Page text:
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Israel boycotters pitch up in Waitrose

Protesters put up a tent in Waitrose to urge Israeli boycott

    Security guards were forced to remove protesters who pitched a tent in the aisle of a Waitrose store and spent an hour urging shoppers not to buy Israeli goods.

    The protest was organised by Brighton Jordan Valley Solidarity and its supporters included Simon Levin, one of the seven activists cleared last month of damaging an arms factory after successfully claiming they had acted to prevent Israeli "war crimes".

    Staff called police after 10 protesters refused to move from the store in Western Road, Brighton.

    They put up the tent and told shoppers the Israeli government was destroying Palestinian homes.

    They also handed out leaflets which read: "Dear shopper, do you really want to buy stolen goods? Do you really want to buy goods from a country guilty of war crimes?"

    They filled baskets with Israeli-made food to demonstrate to shoppers which ones to boycott.

    A letter was also handed into the store on behalf of the group "to express our outrage at Waitrose continuing to stock large amounts of Israeli and illegal Israeli settlement goods for sale to the public. Considering how much more ethical Waitrose appears to be than most supermarkets, in the case of supporting the ethnic cleansing of Palestinians from their ancestral lands you are, disappointingly, the worst offender."

    Police took more than an hour to arrive and "oversaw" the ejection by security guards.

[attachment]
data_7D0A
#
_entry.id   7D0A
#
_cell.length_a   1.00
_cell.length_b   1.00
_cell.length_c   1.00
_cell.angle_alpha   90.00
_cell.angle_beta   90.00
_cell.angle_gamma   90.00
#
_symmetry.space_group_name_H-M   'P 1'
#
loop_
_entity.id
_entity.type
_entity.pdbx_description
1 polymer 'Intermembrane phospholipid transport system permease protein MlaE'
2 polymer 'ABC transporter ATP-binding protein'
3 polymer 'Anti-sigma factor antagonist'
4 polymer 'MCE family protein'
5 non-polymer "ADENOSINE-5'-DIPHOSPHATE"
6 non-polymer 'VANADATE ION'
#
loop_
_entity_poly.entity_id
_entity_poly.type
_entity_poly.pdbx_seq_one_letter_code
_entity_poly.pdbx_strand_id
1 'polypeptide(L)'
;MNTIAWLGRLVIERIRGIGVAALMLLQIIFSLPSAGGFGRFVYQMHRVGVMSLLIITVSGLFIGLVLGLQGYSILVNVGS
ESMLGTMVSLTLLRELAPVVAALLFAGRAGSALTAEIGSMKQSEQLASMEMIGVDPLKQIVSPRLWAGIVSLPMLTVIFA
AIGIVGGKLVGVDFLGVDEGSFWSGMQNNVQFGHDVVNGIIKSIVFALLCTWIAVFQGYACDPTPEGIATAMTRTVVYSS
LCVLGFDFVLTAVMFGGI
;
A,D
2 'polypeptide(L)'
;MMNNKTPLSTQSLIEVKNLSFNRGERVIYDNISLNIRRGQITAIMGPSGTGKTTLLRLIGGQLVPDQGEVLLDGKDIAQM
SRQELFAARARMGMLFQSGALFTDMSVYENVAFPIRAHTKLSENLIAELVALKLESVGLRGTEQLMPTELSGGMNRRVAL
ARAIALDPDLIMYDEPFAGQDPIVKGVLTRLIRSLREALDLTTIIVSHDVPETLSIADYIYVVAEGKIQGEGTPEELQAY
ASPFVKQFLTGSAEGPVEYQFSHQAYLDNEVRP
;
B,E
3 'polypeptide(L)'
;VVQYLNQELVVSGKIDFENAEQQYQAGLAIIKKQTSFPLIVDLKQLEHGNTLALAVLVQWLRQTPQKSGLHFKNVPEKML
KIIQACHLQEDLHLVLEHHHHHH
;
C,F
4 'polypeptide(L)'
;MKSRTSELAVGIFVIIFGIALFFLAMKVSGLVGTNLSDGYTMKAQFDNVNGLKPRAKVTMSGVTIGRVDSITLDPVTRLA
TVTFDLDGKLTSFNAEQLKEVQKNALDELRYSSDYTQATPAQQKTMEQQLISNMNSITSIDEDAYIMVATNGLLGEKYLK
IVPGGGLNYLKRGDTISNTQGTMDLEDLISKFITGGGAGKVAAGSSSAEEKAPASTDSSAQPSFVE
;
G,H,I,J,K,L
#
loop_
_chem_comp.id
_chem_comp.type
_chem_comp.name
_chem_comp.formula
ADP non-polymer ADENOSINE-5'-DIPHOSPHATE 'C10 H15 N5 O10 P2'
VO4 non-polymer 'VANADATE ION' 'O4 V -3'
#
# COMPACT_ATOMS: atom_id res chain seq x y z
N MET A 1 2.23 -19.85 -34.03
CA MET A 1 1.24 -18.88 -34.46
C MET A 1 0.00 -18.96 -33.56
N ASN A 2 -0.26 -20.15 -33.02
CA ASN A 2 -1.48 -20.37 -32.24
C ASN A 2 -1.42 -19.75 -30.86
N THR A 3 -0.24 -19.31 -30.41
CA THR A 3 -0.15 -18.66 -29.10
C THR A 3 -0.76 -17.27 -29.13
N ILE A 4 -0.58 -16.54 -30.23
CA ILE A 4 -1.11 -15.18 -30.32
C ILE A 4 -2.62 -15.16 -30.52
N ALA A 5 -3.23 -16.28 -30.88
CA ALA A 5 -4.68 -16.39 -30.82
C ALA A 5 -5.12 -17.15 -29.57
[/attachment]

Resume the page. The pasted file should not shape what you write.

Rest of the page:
Sam Barsam, of Hove Hebrew Congregation, said: "All boycotts are unfortunate, but this protest was really intimidating. We think this was a wake-up call, and we will be vigilant to see it is not repeated. The harassment against the shopper is unconscionable and smacks of discrimination against that small part of the population that wishes to buy Israeli and kosher produce."

    A Waitrose spokeswoman said: "Relations with staff were cordial throughout. They asked the group to move on and, after initially refusing, they did so after police arrived."

    Vivian Wineman, president of the Board of Deputies, said customers had complained to the store manager who were concerned about the safety of shopping there.

    He added: "The manager has also expressed his concerns at the negative impact that these incidents may have on business.

    "But we were thoroughly reassured that the episode was handled in the best manner possible under such difficult circumstances."

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